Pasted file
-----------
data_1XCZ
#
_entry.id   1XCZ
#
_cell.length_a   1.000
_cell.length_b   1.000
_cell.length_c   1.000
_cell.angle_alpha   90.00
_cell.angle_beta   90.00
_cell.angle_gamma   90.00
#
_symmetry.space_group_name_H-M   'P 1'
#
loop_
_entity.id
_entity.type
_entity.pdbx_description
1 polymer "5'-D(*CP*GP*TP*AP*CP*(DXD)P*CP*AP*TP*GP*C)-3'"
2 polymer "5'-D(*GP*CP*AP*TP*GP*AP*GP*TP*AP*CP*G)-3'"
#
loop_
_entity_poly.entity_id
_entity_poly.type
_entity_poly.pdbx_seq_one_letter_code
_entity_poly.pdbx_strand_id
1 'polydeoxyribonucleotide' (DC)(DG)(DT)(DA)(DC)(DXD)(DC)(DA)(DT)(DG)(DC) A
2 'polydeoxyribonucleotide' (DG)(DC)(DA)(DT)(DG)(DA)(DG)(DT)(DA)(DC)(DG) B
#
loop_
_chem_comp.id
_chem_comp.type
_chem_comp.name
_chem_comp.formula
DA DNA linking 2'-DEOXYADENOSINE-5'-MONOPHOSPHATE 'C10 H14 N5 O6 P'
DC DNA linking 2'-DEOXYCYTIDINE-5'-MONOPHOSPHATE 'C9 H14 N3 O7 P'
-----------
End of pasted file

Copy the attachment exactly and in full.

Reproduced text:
data_1XCZ
#
_entry.id   1XCZ
#
_cell.length_a   1.000
_cell.length_b   1.000
_cell.length_c   1.000
_cell.angle_alpha   90.00
_cell.angle_beta   90.00
_cell.angle_gamma   90.00
#
_symmetry.space_group_name_H-M   'P 1'
#
loop_
_entity.id
_entity.type
_entity.pdbx_description
1 polymer "5'-D(*CP*GP*TP*AP*CP*(DXD)P*CP*AP*TP*GP*C)-3'"
2 polymer "5'-D(*GP*CP*AP*TP*GP*AP*GP*TP*AP*CP*G)-3'"
#
loop_
_entity_poly.entity_id
_entity_poly.type
_entity_poly.pdbx_seq_one_letter_code
_entity_poly.pdbx_strand_id
1 'polydeoxyribonucleotide' (DC)(DG)(DT)(DA)(DC)(DXD)(DC)(DA)(DT)(DG)(DC) A
2 'polydeoxyribonucleotide' (DG)(DC)(DA)(DT)(DG)(DA)(DG)(DT)(DA)(DC)(DG) B
#
loop_
_chem_comp.id
_chem_comp.type
_chem_comp.name
_chem_comp.formula
DA DNA linking 2'-DEOXYADENOSINE-5'-MONOPHOSPHATE 'C10 H14 N5 O6 P'
DC DNA linking 2'-DEOXYCYTIDINE-5'-MONOPHOSPHATE 'C9 H14 N3 O7 P'